Nonprofit and faith-based healthcare organizations have an inherent advantage when it comes to content marketing: missions that transcend medicine. How can they capitalize?
Mission-driven marketing is having a moment in many industries, but for nonprofit hospitals and health systems, the concept of marrying mission and message is nothing new. For these organizations, mission is more than a statement of purpose—it’s identity. That identity is a reservoir of storytelling opportunity.
If yours is a nonprofit hospital, its mission is, unquestionably, an inexhaustible source of compelling, inspirational content. Whatever your organization’s raison d’être, content marketing infused with your mission can help you connect with your audience because it capitalizes on the very thing that makes your hospital unique.
Show Them What You Stand For
Content marketing is fairly pervasive in the nonprofit world—nearly eight in 10 nonprofit marketers use it—but budgetary and staffing constraints, as well as lack of a coherent strategy, keep most organizations from maximizing its potential, according to the Content Marketing Institute.
These tips can help you get the most out of mission-driven content:
- Embrace every piece of content as a vehicle for furthering your mission. Whether you’re announcing the opening of a new clinic, the acquisition of a new piece of technology, or offering prevention and wellness tips, frame your content in the context of your mission. (“Our new CT unit is making scans safer, faster, and more comfortable for patients.”) That means putting your audience’s best interests at the heart of everything you produce.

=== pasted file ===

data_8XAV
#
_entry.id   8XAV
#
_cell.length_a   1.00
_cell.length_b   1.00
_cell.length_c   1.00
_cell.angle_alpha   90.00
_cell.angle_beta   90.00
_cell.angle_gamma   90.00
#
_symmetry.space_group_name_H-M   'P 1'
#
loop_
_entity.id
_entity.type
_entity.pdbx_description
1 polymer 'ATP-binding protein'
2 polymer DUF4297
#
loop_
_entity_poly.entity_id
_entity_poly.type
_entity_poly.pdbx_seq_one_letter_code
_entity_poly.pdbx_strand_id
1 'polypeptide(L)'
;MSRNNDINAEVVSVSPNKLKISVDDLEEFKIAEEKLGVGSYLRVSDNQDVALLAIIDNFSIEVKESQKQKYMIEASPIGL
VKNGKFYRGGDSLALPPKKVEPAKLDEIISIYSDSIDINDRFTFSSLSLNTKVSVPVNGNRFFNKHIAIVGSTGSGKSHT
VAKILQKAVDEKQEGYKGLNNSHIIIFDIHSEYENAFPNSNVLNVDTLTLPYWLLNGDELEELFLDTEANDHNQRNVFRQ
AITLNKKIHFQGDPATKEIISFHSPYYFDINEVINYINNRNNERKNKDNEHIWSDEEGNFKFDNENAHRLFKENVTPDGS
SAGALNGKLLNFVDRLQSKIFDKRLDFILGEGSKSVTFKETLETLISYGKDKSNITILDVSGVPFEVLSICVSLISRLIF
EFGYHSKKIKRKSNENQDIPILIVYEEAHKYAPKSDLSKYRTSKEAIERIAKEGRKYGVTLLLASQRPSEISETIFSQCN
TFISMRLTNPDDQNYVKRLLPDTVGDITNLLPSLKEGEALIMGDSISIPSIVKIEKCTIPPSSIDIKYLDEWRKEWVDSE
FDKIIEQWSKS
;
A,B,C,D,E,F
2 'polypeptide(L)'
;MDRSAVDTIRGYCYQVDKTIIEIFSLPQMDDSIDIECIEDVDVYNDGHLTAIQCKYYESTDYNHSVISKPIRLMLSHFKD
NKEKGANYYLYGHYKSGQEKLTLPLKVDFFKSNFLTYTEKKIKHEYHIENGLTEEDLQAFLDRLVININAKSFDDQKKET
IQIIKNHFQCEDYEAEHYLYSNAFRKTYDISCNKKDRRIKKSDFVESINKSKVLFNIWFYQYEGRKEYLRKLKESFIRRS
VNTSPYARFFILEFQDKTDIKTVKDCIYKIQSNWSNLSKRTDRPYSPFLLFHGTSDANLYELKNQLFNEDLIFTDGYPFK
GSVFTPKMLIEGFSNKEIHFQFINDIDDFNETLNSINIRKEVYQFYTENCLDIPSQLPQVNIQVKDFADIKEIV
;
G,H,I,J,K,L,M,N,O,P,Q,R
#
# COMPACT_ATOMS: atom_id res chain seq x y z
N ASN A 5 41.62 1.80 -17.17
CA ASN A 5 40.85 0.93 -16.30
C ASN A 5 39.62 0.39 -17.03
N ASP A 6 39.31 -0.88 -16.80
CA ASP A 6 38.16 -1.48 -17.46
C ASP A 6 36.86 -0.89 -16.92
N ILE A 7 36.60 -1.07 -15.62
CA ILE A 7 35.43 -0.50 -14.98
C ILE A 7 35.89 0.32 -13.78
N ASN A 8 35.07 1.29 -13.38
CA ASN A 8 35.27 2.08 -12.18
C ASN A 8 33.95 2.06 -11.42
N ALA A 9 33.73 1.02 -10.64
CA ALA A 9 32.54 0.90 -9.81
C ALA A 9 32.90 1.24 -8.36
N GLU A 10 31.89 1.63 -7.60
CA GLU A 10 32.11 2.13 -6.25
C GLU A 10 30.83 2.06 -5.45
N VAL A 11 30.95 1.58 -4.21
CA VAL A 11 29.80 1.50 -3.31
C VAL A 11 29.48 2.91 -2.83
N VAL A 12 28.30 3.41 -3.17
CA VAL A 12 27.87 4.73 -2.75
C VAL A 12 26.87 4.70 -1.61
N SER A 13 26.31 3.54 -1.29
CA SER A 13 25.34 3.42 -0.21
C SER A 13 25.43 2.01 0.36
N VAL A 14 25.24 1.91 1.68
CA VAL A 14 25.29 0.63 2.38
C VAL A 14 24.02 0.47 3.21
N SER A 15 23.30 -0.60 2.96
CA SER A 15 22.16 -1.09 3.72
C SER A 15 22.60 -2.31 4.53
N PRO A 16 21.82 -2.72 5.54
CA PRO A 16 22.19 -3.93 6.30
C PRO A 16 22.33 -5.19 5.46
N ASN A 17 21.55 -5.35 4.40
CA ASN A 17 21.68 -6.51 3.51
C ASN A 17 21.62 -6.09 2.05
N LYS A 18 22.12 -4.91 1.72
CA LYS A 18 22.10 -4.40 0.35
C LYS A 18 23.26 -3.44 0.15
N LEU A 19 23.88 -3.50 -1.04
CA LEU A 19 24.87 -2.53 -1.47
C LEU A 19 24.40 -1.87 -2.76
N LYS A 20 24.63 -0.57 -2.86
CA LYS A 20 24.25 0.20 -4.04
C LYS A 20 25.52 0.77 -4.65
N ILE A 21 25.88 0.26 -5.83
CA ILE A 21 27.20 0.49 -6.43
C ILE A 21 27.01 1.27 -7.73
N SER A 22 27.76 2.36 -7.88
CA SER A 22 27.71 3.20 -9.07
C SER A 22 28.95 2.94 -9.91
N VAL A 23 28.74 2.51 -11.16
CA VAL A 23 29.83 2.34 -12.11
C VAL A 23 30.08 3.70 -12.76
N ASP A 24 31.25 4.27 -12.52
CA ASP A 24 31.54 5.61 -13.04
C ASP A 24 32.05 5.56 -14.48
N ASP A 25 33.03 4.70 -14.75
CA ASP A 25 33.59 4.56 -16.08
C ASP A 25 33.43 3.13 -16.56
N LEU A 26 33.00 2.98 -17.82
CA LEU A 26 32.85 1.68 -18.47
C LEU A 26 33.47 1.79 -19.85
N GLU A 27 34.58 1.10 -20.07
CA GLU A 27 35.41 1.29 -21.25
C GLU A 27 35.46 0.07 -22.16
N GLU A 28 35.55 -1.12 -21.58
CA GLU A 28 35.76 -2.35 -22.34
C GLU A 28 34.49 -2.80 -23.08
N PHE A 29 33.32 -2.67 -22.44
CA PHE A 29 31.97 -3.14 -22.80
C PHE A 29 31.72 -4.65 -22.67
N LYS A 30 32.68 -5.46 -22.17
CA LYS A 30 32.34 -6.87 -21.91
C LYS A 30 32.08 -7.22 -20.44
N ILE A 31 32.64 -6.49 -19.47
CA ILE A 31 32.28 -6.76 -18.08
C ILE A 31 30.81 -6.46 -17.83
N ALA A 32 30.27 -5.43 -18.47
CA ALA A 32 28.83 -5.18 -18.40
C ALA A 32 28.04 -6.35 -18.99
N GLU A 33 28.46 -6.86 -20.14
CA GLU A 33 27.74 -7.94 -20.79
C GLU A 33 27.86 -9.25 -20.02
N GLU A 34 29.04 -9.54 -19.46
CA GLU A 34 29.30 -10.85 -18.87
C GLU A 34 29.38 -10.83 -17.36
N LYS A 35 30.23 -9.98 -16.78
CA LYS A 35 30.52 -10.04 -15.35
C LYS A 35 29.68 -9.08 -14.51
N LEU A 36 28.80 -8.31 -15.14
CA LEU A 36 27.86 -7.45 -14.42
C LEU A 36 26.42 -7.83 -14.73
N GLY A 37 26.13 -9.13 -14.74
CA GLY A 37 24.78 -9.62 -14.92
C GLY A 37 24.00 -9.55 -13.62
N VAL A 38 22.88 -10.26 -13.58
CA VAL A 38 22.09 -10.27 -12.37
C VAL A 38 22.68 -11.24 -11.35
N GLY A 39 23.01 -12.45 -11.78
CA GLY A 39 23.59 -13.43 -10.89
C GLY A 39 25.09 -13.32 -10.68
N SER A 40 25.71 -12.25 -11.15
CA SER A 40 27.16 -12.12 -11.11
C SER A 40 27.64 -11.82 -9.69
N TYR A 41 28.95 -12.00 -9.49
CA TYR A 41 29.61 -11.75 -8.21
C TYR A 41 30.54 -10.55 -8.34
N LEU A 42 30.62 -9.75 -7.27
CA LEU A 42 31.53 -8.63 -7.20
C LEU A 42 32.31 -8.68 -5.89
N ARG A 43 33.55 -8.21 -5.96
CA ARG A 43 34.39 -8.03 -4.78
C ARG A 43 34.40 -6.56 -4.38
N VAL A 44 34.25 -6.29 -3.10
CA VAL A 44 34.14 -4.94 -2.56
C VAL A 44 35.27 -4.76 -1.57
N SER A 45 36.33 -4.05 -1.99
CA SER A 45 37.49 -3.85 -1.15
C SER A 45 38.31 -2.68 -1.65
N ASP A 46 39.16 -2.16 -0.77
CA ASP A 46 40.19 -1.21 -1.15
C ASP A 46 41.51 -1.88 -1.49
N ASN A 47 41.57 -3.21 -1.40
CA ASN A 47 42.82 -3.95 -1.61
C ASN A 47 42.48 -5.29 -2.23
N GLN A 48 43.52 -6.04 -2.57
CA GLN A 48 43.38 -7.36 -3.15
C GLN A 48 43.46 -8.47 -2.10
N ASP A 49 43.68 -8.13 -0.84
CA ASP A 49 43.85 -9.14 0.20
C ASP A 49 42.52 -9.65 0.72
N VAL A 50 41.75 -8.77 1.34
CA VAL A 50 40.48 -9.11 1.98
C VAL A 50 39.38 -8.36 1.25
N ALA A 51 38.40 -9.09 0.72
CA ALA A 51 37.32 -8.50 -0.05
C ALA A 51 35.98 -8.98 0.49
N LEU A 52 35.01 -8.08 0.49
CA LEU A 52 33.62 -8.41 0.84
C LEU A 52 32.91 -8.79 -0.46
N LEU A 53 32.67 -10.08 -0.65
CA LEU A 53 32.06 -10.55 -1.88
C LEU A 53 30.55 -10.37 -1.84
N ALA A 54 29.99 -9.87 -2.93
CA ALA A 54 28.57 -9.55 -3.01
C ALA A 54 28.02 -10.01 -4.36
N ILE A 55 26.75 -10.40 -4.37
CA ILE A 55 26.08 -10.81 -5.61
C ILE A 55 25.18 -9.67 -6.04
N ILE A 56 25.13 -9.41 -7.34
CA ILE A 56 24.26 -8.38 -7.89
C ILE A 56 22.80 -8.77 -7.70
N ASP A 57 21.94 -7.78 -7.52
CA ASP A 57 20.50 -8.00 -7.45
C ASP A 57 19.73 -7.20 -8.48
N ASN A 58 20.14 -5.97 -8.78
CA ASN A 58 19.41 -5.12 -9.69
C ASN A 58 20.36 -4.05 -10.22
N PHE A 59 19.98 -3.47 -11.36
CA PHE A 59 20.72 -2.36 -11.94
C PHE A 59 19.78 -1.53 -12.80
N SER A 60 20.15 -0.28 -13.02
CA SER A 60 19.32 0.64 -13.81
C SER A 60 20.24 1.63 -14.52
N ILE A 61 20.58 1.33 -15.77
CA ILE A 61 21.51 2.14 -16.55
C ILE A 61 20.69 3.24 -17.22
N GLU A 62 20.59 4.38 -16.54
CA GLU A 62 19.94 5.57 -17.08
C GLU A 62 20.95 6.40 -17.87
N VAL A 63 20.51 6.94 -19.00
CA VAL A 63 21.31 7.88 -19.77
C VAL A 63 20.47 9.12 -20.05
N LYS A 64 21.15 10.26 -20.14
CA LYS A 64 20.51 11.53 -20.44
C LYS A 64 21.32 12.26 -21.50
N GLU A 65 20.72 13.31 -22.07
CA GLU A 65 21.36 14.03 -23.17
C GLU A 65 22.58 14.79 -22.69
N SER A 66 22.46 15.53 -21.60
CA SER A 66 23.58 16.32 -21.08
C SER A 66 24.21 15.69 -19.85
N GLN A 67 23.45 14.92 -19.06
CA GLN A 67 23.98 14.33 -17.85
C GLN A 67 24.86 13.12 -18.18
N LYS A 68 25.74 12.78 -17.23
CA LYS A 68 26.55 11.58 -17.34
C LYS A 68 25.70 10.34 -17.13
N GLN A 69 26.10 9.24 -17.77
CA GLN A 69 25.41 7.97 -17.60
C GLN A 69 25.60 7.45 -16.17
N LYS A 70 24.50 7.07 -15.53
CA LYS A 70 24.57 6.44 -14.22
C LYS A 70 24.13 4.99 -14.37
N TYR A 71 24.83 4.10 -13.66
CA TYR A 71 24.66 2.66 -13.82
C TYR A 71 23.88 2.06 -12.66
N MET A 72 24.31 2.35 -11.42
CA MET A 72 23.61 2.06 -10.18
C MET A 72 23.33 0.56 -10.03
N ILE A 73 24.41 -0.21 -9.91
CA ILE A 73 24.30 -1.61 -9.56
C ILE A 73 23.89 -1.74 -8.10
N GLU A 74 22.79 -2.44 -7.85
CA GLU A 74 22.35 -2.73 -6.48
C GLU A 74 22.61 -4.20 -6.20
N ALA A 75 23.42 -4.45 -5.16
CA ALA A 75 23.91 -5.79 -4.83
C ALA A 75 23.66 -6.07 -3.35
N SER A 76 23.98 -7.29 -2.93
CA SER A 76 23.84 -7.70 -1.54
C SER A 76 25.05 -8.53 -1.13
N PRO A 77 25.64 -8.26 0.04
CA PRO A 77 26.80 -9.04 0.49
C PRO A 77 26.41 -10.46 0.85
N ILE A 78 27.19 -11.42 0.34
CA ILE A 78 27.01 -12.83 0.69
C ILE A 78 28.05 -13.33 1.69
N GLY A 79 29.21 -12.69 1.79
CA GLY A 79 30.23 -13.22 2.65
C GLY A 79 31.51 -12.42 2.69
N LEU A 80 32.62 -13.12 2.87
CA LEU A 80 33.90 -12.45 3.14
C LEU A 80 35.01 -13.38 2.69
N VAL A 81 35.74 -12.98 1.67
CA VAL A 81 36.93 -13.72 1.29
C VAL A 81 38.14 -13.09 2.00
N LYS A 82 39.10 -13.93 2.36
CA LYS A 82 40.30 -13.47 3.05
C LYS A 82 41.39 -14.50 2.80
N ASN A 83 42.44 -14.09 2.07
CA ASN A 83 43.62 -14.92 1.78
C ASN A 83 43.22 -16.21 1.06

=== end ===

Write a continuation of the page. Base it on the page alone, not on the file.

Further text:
- Ensure your language aligns with your mission. The words you use are powerful reflections of what you stand for, so be sure to choose the right ones. Your language should be positive, empathetic, hopeful, thoughtful, and reassuring. Steer clear of verbiage that runs counter to your core values. Many Catholic health systems, for example, avoid using violent words, such as “bullet points” and “combat cancer.”
- Let your audience know they can count on you. You want your audience to think of you as a pillar of the community. When mission guides your messaging, you let potential patients know that creating a healthy community motivates everything you do—and that they can always rely on you, even when the unthinkable happens.
- Spread the love. Use your communications to highlight the individuals who bring life to your mission, including employees, volunteers, donors, and, crucially, patients who have benefited from your care. When you let others shine, your message glows.
- Tell stories that show you know what really matters. At a roundtable meeting of CEOs and CFOs last year, Nancy Howell Agee, president and CEO of not-for-profit Carilion Clinic in Virginia, shared an anecdote about what it means to be a mission-driven organization. Her staff arranged to bring a dying patient’s horse to the hospital so the man could say goodbye. “Bringing a horse to a hospital stretched us a bit, sure, and there was nothing in this significant exercise we could measure,” she told her peers. “But it was the right thing to do.”
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